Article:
6. Thanks Paul, brings wonderful memories back of recording demo tapes and mastering onto a Revox, hoping to make a career of rock drumming like my hero Keith Moon..sadly it was not meant to be.
    I loved every moment of trying…now i love hifi audio and thanks to you and PS Audio all is good!! Cheers!

  7. “high-end cassettes”…an amusing oxymoron.

    The Philips ‘musicassette’ came out in 1966.
    In 1970 I inherited a Philips reel to reel…my
    introduction to home-audio; I was 10yo.
    I can’t remember the model #.
    Looking at reel to reels makes me feel both young
    & old at the same time…a real brain-bender 😉

    1. Fat Rat

      Obviously a cassette at 1 7/8 ips doesn’t have the bandwidth nor S/N ratio of a CD. But you’ll find it’s “quite close” to vinyl, so you can make very satisfying transcriptions from vinyl – with care about peak levels, proper head azimuth setting (good CR7A!) and tape choice. Check here (yes, it’s numbers, not emotions, but it’s a good starting point):

      No, it’s not as good as good vinyl on an excellent table with a marvelous arm, a wondrous pickup and one o they gold-plated moving could preamps.

      But much much cheaper, and seriously more child, dog, cat, spouse and idiot visitor proof. And not at all bad in its own right.

  8. What would you do with it today? Find some master tapes and enjoy the great sound of pure analog with no DA conversion. A nice little toy to play with and enjoy the nostalgia and it’s history.

  9. I was never exposed to reel-to-reel back in the 60s and 70s it was all cassette at that time for me. I would buy an LP, tape it, and then play the tape instead of wearing out the record. I never bought any prerecorded cassettes.

    About six years ago through a request from a friend to help him digitize some old family recordings done on paper-backed reels, I ended up with a very well preserved Teac X300. I tried a couple of factory recorded reels, and wow, I was smitten.

    No home taping for me with this medium, it is all factory reels acquired through eBay or garage sales. Rock issues primarily. It is not without work keeping the rollers clean and such but, oh what fun and what a mesmerizing listen.

    If anyone hasn’t already check out the ongoing series about reel-to-reel in the last few editions of “Copper”.

  10. “What to do with it?”

    The same thing I do with my Pioneer RT707 Reel to Reel: Watch the reels go round and round, while the meter needles bounce up and down.

    When you reach a certain age and financial security, you don’t need to have a reason to buy something (legal) you desired in your youth. Just buy it!

  11. I agree Aero. I have a collection of half dozen top of the line machines that I enjoy as audio art in my music room. I rarely fire them up but I really enjoy looking at them. I got my first deck in 1973 and have always loved them.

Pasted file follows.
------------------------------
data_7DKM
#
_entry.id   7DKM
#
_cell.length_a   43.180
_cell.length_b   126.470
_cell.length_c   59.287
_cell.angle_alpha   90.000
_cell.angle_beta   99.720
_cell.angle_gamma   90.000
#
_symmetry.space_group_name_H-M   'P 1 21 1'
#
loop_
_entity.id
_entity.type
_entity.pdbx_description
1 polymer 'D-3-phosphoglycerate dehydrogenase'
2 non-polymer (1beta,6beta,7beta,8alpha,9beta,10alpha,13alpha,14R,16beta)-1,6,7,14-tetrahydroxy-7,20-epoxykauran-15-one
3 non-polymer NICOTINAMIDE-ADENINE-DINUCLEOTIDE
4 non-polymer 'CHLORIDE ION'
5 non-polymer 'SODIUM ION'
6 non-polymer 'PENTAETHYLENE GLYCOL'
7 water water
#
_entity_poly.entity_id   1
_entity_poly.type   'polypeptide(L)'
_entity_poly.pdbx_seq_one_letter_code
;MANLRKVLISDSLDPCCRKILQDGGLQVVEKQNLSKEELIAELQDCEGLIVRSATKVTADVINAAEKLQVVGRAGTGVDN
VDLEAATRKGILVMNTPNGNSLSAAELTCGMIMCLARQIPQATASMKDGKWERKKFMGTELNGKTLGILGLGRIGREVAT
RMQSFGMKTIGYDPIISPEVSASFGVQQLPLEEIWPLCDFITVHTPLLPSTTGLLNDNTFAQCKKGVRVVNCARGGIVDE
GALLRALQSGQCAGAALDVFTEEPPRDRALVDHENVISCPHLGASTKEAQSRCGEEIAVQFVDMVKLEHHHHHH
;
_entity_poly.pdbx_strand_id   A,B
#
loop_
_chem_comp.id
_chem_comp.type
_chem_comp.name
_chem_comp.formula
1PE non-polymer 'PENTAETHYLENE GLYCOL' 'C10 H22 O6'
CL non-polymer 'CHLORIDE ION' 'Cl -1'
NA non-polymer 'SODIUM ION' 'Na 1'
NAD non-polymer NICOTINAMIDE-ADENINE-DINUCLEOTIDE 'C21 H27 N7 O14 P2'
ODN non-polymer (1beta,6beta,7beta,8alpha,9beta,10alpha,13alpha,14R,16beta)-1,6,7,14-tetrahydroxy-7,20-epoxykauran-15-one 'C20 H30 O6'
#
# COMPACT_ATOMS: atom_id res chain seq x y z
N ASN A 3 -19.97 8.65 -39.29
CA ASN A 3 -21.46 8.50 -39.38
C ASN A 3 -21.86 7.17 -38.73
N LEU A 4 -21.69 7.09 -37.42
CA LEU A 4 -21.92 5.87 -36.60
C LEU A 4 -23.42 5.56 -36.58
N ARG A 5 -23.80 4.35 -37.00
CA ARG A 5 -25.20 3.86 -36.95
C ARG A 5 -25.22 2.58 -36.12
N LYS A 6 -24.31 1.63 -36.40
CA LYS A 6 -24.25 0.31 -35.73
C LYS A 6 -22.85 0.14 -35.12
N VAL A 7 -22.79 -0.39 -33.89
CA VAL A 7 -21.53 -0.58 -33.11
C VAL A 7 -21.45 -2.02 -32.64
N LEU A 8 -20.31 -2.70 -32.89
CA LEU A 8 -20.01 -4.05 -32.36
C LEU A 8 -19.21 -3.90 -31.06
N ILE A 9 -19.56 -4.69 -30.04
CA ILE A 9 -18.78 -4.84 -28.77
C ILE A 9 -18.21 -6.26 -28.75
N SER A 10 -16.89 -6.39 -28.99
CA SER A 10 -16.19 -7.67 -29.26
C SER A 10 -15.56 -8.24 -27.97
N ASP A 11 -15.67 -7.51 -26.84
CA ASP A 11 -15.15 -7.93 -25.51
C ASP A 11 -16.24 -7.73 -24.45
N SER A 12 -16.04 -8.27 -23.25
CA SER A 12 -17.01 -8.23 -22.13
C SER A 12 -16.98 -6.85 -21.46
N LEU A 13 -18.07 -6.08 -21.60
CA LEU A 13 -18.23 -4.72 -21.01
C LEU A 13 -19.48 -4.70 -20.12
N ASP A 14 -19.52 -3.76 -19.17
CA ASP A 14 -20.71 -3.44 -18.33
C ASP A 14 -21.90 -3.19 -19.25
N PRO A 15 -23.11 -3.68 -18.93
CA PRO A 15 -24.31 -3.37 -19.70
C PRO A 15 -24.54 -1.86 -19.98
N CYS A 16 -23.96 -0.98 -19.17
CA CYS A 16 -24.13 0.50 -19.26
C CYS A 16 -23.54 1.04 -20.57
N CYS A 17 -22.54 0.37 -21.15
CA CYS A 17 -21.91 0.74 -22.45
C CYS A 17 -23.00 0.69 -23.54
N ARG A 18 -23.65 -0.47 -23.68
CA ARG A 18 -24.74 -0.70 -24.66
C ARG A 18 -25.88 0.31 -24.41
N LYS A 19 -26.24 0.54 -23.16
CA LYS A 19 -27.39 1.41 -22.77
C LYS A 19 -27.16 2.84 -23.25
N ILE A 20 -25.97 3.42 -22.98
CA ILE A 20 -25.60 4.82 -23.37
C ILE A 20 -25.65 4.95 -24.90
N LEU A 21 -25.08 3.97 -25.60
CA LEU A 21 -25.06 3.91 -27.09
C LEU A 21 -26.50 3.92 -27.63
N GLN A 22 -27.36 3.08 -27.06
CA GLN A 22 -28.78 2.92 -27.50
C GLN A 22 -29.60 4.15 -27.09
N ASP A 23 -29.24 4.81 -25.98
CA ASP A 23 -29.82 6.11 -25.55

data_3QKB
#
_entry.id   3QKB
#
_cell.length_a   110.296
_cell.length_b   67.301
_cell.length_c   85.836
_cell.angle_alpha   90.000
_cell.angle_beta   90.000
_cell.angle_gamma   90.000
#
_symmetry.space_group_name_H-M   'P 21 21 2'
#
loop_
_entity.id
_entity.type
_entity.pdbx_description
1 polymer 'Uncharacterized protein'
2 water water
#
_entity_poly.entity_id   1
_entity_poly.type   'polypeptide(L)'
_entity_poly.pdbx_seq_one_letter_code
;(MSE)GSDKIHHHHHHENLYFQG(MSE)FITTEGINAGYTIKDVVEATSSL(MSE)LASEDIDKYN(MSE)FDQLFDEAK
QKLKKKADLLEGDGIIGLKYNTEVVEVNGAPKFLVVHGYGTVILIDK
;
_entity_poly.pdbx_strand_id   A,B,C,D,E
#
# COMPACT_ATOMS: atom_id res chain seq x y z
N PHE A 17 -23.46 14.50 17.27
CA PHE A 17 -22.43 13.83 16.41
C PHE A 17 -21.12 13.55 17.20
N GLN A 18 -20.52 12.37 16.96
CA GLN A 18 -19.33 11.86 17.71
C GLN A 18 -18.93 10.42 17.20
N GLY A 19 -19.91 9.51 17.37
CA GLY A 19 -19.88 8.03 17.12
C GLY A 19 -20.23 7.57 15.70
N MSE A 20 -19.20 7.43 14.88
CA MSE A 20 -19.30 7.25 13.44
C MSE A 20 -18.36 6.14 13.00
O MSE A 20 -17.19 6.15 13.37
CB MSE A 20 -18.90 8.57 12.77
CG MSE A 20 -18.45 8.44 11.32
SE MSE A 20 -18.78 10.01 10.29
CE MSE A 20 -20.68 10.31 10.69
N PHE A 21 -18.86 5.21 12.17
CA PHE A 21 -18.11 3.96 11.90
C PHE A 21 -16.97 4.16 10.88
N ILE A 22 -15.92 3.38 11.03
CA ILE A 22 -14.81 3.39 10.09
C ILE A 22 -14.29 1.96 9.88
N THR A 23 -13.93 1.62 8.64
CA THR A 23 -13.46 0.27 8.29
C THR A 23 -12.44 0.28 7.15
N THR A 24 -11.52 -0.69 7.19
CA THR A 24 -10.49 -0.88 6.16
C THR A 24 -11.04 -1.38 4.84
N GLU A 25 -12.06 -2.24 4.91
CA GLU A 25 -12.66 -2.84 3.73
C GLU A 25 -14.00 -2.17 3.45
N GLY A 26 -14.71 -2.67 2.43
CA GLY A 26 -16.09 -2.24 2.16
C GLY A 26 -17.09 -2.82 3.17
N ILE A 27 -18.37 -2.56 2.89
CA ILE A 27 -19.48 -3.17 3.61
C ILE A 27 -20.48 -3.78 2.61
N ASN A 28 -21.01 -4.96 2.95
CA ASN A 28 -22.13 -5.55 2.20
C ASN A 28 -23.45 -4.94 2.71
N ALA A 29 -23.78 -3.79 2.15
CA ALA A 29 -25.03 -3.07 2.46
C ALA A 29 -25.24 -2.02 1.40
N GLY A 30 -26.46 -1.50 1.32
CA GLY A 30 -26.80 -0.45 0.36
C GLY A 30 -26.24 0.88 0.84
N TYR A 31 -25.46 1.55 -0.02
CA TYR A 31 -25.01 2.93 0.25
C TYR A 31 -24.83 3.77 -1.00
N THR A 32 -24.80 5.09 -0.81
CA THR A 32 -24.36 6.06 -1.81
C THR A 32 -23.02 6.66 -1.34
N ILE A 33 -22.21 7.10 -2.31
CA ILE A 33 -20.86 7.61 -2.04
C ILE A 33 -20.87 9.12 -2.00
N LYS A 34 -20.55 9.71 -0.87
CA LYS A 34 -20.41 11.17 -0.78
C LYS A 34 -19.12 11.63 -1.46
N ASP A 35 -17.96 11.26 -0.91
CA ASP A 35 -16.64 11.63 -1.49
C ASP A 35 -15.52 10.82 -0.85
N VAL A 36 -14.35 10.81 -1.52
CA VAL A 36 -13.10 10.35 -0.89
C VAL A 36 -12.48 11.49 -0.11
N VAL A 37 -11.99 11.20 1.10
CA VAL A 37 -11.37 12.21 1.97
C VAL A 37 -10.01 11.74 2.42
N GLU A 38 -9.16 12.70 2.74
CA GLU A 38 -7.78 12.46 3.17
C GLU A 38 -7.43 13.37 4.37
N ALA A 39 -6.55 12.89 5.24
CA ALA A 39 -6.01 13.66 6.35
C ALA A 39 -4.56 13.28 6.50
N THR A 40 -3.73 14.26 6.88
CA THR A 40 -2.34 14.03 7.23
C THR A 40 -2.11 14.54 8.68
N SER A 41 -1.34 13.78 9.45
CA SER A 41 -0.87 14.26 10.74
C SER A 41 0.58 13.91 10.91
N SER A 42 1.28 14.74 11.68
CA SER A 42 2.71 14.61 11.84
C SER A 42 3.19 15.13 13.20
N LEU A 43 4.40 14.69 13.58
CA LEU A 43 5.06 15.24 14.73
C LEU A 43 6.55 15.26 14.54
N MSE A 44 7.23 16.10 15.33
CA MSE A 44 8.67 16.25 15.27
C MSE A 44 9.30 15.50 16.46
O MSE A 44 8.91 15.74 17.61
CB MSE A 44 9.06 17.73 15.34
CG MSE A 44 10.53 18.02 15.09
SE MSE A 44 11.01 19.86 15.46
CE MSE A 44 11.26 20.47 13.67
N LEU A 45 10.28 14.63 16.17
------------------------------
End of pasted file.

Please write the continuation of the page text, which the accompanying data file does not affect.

12. I love my refurbed Studer 810 with direct outputs from the JRF heads to a Doshi tube preamp. It’s set up as a playback only machine and I’ve built up a collection of about 100 10.5″ 15ips titles. This feels a lot like the resurgence of vinyl with more and more sources for new or remastered tapes coming available all the time. Yes, there is tape hiss in the gap between songs but once the music starts to play, you forget about all that. The dynamics are awesome and the bass is generally better than you find on the same title on LP.

  13. Paul, did the A700 play/record 2-track or just 4-track.? I assume it had both NAB and IEC (CCIR) equalization.

    Three tape nut friends and I meet frequently to listen to reel-to-reel. The setup du jour is 10-inch, 15 ips, 2-track, IEC eq. I have about 150 of these, including one of the $450 tapes (Oliver Nelson’s Blues and the Abstract Truth) from Acoustic Sounds.

    Are we crazy? Probably, because this is the ultimate hair-shirt medium. But once you’re hooked on the sound quality, it’s hard — for us at least — to play vinyl/digital again. Not impossible but hard.

  14. Refurbishing and maintaining a decades-old tape machine can be an annoying and expensive project. Sourcing true master tapes, or true safety copies thereof, is very difficult.

    But a legitimate provenance, low generation tape on a well-calibrated studio tape machine achieves the greatest suspension of disbelief I have ever experienced. This result, even for only a few titles, makes the endeavor worthwhile for me.

  15. My first experience with reel to reel was in the early 70’s. A popular band called Smokehouse was managed by Freddie Tieken. They had a reel to reel set up in the middle of the stage. When the “flash pots” went off (fire and smoke) a reel to reel turned on. Lights behind the reel created a very psychedelic strobe effect.
    I was shocked when the drummer, Dennis Tieken, got out of his seat and came to the front of the stage – The music and drumming continued. The others followed. The bands music continued to play without skipping a beat. It was pretty shocking to see the band members standing in front stage clapping their hands and doing the boogie. After their boogie show one by one they took up their positions and then the reel to reel turned off and the lights behind it went off.
    Some of guys that played in Smokehouse one time or another were Slink Rand & Steve Gaines went on to play for Lynyrd Skynyrd. Micki Free is still touring. I think the legendary producer Dan Penn of Beautiful Sounds made the tape recording for the band. They recorded there a lot.